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Callaghan: Make Occupational Health a Priority

Chair of United Kingdom's Health and Safety Commission says occuaptional health initiatives need improvement.

"The 18 million working days lost each year from job-related illnesses shows how vital it is to improve occupational health," Bill Callaghan, chair of the United Kingdom''s Health and Safety Commission (HSC) said this week.

Callaghan was speaking in London at the launch of NHS Plus, a network in England of National Health Service (NHS) occupational health departments that sell occupational health services.

Behind the 18 million lost work days "are pain and suffering, and for many the loss of a job," Callaghan said. "That is why the Health and Safety Commission has made occupational health a priority." Last year, HSC launched the national occupational health strategy, "Securing Health Together," which is built on a partnership between industry, unions, government and health professionals.

"Action by employers is the key to improving the nation''s health at work. Looking after people''s health is good management and good medicine," he said.

Callaghan noted that musculoskeletal disorders, stress-related conditions, respiratory disease and deafness are the main work-related illnesses suffered each year. He revealed that NHS'' workplace health record is not exemplary. For example, nurses suffer twice the average numbers of musculoskeletal disorders and three times the average number of cases of work-related stress.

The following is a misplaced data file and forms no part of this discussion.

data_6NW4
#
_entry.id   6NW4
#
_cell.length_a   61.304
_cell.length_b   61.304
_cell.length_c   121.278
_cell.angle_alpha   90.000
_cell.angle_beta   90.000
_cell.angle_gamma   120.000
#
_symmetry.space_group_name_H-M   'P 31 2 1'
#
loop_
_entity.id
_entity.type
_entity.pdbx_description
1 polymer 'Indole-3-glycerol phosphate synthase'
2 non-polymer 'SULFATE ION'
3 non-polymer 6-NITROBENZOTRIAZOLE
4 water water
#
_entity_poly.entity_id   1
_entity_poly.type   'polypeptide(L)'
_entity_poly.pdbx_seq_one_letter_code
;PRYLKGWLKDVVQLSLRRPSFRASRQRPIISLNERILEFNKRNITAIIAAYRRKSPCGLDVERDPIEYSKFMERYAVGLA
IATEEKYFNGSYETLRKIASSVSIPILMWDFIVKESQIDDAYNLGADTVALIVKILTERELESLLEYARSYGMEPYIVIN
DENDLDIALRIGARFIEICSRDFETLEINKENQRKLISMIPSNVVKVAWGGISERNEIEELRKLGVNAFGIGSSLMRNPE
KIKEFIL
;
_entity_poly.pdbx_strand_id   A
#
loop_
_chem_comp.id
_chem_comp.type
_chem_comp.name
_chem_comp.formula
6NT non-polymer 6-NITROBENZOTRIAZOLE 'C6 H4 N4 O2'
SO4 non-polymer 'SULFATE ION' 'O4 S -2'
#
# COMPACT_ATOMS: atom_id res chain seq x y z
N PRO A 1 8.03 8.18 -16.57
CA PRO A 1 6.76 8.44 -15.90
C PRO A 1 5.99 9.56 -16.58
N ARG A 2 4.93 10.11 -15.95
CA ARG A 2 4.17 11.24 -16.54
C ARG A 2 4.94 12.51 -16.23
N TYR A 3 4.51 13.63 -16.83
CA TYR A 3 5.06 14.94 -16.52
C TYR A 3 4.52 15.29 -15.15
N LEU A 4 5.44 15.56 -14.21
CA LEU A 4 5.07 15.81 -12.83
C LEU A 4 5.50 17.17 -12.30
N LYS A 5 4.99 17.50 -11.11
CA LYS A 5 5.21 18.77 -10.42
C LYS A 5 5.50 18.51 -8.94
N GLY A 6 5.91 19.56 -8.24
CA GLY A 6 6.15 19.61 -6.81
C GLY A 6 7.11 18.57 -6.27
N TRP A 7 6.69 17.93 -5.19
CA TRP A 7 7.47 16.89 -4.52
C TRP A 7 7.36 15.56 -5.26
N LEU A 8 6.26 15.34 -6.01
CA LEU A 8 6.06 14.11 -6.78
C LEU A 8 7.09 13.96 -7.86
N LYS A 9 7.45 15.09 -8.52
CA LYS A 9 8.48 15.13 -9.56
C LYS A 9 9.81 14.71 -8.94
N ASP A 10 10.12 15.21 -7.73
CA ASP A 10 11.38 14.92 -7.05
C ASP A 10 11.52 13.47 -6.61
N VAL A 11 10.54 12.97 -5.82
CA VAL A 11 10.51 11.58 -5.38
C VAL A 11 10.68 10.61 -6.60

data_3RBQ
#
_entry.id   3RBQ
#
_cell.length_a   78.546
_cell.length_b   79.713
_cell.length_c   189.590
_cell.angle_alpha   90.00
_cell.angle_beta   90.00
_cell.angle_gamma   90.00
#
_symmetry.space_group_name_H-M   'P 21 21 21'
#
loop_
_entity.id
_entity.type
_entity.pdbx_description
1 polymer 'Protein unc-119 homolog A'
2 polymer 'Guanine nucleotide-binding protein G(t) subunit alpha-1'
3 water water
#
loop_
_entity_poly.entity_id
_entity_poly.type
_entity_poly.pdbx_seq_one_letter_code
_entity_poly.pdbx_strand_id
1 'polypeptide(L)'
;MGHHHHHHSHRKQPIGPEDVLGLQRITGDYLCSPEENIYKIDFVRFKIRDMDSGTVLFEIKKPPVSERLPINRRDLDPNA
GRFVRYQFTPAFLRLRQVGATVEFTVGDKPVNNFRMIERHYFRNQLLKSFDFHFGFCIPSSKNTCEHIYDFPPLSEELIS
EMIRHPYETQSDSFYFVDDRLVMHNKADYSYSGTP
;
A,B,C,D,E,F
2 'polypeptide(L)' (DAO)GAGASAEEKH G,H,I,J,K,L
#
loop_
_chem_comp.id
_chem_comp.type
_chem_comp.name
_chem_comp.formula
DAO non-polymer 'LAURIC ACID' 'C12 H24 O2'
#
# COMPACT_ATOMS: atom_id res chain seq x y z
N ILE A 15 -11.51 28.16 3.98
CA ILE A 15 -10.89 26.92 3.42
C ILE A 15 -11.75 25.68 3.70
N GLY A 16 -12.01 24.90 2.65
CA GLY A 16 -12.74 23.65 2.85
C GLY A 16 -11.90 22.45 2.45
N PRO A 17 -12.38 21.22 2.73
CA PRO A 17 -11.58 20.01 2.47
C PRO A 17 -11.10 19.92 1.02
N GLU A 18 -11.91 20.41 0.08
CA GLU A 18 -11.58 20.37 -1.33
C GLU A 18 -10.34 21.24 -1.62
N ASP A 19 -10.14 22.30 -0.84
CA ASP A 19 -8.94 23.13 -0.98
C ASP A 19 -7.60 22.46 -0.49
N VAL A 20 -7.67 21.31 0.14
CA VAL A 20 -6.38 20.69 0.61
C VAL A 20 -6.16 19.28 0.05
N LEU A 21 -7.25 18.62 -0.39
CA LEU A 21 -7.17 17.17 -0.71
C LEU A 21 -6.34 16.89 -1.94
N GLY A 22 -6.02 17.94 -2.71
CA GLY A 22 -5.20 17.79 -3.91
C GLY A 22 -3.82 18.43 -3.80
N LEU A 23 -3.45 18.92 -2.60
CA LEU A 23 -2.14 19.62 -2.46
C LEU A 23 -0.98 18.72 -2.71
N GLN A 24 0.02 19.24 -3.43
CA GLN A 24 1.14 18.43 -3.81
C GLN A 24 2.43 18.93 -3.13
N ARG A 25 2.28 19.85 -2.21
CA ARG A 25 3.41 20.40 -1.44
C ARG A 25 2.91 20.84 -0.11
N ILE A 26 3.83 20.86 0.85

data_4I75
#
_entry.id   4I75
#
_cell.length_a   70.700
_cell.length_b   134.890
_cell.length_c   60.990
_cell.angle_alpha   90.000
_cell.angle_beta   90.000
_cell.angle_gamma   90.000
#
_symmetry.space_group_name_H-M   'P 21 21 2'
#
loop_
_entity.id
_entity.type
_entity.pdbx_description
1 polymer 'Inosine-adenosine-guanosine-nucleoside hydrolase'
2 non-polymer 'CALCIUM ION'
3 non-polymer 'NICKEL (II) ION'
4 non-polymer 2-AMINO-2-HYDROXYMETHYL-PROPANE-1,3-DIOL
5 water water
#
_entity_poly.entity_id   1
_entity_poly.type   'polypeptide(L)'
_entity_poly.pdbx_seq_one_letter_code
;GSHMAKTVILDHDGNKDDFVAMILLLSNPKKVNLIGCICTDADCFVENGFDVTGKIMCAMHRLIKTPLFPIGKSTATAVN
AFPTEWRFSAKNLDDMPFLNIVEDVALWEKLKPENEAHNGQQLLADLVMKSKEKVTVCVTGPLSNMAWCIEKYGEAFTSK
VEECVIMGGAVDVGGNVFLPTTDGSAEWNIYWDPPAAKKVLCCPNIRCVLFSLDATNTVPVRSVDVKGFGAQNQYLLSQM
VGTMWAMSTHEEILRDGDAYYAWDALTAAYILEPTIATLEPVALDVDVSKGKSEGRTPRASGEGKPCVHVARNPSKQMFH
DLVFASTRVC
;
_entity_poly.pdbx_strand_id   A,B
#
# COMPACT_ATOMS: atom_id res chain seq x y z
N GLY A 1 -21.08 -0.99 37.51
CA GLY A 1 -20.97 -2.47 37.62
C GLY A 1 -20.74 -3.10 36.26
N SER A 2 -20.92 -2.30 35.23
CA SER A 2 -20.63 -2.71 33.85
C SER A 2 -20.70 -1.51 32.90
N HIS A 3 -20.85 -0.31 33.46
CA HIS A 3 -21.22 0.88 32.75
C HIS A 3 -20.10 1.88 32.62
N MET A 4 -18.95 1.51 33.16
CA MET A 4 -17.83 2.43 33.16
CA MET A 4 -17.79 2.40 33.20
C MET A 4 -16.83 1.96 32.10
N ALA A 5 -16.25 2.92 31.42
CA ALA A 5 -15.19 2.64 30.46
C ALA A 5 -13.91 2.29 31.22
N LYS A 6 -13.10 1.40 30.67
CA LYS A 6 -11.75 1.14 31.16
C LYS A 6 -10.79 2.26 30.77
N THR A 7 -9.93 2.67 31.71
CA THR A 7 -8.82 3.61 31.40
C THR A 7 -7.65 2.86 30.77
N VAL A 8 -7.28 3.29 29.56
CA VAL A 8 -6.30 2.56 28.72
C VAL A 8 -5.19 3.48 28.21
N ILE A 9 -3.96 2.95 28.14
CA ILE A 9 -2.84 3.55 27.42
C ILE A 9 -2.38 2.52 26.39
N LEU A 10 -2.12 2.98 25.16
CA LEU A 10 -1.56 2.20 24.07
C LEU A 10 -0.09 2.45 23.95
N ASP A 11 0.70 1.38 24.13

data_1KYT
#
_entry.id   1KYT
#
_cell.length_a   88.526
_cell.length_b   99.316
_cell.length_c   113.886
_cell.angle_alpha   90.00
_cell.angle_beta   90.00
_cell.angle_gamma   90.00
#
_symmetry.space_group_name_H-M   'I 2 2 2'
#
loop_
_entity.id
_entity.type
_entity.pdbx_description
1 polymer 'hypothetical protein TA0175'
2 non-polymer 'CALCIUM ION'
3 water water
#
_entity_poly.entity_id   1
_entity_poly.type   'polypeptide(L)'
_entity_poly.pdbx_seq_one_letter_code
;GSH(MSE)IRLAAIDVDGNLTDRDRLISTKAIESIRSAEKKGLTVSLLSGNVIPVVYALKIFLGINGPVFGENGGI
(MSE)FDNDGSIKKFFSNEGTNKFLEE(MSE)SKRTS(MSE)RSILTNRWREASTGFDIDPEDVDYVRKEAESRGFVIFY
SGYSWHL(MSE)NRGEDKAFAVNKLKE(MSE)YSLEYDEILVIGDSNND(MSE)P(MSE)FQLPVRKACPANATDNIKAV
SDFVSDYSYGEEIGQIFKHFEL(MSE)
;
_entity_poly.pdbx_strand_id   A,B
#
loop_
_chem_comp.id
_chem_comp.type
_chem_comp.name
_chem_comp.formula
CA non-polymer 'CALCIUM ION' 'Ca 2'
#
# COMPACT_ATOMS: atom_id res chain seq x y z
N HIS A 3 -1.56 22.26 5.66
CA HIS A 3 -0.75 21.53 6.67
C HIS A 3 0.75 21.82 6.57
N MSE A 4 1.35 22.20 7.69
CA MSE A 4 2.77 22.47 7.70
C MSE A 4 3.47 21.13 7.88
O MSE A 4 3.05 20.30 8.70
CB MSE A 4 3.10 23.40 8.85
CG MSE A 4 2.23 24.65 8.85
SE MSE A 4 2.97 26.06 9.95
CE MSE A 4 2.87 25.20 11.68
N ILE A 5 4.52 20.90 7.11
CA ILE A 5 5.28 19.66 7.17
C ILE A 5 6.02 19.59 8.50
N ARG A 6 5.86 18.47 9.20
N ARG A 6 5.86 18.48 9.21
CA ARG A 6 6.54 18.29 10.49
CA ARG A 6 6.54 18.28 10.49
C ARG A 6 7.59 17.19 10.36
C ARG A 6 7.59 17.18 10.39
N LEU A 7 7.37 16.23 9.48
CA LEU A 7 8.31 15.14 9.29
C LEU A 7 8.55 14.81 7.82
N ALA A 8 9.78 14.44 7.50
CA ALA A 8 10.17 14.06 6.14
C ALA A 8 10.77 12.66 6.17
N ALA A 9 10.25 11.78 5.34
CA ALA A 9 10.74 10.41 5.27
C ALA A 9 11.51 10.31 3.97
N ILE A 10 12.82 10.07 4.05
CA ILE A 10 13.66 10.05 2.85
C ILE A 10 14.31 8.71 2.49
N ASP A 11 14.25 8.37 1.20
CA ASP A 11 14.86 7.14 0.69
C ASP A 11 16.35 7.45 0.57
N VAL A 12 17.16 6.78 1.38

"It should be no surprise that we have targeted Health Services as a priority area for improvement," Callaghan said. "We have a major job ahead as the figures show, but the benefits that good occupational health services deliver less lost time, lower staff turnover, better jobs and fitter workers are critical to delivering improved health services for the public."

Progress is being made. One NHS Trust''s special project reduced the hours lost each year through musculoskeletal injuries from 6,720 to 192 in six years - the equivalent of 25 nurses at work every day. Still, Callaghan said, "Much remains to be done."

Callaghan praised the NHS Plus initiative and offered the full support of the Health and Safety Commission and Executive. "We look to you to extend your services; we want to see them available to all. We shall not reduce these figures by focusing on a minority or on the wrong people, and reducing health inequalities is a goal for all of us."

by Sandy Smith

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